The role of environmental, structural and anthropogenic variables on underpass use by African savanna elephants (Loxodonta africana) in the Tsavo Conservation Area

Koskei, Michael; Kolowski, Joseph; Wittemyer, George; Lala, Frederick; Douglas-Hamilton, Iain; Okita-Ouma, Benson (2022). The role of environmental, structural and anthropogenic variables on underpass use by African savanna elephants (Loxodonta africana) in the Tsavo Conservation Area. Global Ecology and Conservation, 38, e02199. Elsevier 10.1016/j.gecco.2022.e02199

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Wildlife crossing structures are effective interventions for mitigating fragmentation of habitats by linear infrastructure. The 2017 construction of a new railway cutting through the Tsavo Con- servation Area (TCA), home to the largest elephant population in Kenya, affected wildlife movement and habitat connectivity. Although numerous studies have investigated the use of wildlife crossing structures by a wide range of species, few have focused on their use by mega- herbivores. In this study, we examined use of 41 wildlife crossing structures by African savanna elephants (Loxodonta africana) along a 133 km section of new railway in Tsavo, Kenya. We used a generalized linear mixed modeling approach to assess the relationship between elephant crossing rate over 28 months between July 2017 to April 2021 and explanatory factors including crossing structure attributes, livestock presence and proximity to highways, water points and human settlement. We found that structural attributes of crossing structures were most strongly associ- ated with the elephant crossing rate, particularly height and its interaction with type of crossing structure (bridges, wildlife underpasses and culverts). Higher crossing structures were associated with higher crossing rate, with the largest influence of height at culverts and wildlife underpasses. Although bridges comprised only 19.5 % of the 41 available crossing structures, they accounted for a disproportionately high number of elephants crossing events (56 %). The results demon- strated the importance of bridges over designated crossing structures for elephants, with pre- dicted seasonal counts of elephant crossings being 0.31 for average sized culverts, 2.88 for wildlife underpasses and 5.86 for bridges. The environmental and anthropogenic variables were not strongly associated with elephant crossing rate. Our findings have direct application for future siting and design of crossing structures across elephant range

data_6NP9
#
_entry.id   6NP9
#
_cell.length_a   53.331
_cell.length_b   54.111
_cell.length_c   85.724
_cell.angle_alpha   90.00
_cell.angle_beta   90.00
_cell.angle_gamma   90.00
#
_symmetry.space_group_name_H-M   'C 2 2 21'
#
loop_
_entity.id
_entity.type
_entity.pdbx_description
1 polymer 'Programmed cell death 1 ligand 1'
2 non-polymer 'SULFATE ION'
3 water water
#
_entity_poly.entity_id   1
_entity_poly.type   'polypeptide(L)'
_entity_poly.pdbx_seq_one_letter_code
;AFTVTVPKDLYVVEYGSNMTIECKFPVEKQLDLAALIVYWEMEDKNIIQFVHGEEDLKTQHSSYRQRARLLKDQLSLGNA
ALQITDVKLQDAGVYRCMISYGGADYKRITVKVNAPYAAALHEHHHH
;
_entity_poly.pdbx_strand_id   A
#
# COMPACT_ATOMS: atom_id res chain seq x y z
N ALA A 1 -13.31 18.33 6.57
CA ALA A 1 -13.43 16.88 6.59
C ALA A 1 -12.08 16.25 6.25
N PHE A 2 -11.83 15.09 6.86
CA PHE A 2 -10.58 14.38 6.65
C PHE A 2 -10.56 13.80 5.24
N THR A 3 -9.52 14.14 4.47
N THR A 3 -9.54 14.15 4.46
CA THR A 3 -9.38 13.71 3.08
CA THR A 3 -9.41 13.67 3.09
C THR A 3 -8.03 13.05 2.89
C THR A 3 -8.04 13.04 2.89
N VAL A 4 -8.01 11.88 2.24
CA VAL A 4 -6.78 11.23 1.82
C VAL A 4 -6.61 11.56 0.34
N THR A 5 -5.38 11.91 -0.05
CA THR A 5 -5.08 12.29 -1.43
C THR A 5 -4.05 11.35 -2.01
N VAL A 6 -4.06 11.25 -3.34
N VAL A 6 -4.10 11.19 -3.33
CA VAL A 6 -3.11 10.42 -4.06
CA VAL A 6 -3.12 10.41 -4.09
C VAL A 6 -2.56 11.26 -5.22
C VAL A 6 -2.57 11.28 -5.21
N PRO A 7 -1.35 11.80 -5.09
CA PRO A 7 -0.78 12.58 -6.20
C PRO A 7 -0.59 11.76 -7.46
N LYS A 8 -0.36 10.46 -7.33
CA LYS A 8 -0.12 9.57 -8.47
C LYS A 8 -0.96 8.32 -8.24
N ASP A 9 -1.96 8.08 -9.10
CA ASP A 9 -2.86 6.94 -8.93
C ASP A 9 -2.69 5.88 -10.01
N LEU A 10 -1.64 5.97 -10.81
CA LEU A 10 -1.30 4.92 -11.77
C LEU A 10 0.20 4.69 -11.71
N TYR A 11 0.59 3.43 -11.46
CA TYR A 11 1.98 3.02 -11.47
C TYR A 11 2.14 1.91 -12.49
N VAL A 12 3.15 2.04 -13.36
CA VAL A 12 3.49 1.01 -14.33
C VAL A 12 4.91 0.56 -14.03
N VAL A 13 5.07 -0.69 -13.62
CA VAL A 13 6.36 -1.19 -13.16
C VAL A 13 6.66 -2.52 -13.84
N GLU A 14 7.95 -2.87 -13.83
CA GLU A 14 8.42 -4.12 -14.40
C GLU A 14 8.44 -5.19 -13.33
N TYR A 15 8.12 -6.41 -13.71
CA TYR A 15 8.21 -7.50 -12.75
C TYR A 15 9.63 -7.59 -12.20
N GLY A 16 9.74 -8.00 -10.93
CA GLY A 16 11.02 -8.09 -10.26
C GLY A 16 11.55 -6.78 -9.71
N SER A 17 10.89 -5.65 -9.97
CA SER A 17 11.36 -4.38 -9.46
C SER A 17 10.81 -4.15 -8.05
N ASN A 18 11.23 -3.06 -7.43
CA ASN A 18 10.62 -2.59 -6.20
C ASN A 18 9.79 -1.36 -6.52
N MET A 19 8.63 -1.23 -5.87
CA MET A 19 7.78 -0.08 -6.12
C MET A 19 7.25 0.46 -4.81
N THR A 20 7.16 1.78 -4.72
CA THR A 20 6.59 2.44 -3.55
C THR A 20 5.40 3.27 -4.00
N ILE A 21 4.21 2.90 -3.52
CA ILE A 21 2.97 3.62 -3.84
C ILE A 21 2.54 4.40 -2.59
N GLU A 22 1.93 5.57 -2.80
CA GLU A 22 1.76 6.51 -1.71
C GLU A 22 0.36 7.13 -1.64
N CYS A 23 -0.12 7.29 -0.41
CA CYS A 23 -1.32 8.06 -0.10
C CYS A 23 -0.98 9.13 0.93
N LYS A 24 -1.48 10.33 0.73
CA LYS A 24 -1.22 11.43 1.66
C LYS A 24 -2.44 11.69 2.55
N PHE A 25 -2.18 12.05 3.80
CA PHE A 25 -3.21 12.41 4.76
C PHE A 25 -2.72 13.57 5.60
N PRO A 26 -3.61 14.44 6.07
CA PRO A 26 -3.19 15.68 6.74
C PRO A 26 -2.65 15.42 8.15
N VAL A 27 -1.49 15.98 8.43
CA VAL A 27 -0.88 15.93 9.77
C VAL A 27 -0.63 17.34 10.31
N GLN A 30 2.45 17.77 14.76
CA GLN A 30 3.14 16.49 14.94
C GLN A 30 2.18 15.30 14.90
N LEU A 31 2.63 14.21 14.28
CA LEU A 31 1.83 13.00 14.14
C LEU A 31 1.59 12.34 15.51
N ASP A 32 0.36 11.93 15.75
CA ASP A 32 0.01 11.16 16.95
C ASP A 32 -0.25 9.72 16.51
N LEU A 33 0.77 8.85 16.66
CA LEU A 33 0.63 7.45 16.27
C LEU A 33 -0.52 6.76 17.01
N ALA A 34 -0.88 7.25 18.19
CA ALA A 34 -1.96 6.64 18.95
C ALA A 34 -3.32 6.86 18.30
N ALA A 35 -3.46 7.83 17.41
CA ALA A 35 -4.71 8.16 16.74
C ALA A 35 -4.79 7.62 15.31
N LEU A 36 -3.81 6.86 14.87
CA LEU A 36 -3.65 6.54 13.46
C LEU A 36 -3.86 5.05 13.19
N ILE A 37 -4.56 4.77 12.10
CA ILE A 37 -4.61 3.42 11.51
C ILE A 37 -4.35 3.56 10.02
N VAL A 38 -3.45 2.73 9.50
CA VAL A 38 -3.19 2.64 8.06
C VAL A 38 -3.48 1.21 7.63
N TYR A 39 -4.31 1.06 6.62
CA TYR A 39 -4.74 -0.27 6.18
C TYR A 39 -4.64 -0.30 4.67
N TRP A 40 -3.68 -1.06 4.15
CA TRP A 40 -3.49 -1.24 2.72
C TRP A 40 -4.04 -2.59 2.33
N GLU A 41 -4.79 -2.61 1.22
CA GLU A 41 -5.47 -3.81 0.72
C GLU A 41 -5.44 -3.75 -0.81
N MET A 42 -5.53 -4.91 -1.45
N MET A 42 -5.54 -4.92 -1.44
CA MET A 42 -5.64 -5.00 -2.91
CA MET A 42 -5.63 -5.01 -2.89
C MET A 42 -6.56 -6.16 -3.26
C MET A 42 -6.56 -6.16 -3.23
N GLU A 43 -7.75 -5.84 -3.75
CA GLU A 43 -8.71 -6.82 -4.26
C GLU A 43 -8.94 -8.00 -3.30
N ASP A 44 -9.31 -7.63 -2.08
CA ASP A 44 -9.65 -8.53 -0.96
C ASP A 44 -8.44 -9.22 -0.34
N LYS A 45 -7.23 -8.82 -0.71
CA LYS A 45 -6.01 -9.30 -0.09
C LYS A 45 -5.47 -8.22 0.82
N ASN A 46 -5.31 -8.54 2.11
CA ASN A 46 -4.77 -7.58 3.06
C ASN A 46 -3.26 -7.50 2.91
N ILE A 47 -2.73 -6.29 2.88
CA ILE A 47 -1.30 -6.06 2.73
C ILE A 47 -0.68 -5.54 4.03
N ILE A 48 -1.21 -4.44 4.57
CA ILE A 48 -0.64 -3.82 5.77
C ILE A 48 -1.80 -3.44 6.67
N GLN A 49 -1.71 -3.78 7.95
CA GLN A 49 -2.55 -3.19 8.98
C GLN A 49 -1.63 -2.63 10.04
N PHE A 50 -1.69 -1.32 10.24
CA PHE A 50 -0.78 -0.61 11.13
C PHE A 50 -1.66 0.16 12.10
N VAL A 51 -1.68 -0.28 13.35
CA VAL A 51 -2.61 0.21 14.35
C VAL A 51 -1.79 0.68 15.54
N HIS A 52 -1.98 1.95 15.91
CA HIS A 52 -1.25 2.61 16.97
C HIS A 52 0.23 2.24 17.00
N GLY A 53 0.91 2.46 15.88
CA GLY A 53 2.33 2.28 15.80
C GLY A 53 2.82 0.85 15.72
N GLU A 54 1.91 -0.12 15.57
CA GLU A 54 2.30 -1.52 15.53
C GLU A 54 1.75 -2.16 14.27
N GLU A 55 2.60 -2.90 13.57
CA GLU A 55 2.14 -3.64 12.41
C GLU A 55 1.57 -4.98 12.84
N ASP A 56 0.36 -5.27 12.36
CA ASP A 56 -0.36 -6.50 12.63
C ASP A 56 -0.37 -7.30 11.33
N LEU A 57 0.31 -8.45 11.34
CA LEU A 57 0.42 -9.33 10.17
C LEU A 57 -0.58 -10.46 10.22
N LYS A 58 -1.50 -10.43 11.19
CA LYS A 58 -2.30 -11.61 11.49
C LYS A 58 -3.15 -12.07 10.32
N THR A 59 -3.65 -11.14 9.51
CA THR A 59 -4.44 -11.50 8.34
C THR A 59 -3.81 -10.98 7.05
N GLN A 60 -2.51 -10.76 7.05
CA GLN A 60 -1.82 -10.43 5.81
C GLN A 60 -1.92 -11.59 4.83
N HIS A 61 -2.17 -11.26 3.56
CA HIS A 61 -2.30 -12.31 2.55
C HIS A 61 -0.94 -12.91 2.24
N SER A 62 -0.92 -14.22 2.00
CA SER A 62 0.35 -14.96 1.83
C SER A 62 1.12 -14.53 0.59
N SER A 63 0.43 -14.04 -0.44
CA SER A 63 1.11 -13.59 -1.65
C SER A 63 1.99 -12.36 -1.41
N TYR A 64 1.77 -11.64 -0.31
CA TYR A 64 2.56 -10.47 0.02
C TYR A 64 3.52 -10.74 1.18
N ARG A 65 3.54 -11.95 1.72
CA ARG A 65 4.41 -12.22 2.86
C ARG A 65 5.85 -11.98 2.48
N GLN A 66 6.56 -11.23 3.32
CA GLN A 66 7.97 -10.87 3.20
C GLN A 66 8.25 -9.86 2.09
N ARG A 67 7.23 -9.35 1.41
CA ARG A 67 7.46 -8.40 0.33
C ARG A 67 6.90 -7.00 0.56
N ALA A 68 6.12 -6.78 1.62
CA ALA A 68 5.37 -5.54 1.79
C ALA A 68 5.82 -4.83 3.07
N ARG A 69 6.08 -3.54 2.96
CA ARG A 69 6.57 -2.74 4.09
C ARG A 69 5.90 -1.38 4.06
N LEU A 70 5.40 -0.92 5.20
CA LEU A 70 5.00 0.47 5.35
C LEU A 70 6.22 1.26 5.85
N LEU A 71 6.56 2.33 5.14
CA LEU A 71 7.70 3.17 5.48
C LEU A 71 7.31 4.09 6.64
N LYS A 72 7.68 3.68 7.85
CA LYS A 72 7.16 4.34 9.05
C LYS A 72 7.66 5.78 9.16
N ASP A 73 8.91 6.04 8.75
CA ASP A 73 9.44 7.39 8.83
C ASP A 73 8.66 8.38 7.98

Item Type:

Journal Article (Original Article)


10 Strategic Research Centers > Wyss Academy for Nature


500 Science > 570 Life sciences; biology
500 Science > 590 Animals (Zoology)








Andreas Heinimann

Date Deposited:

18 Aug 2022 12:34

Last Modified:

21 Aug 2022 02:13

Publisher DOI:





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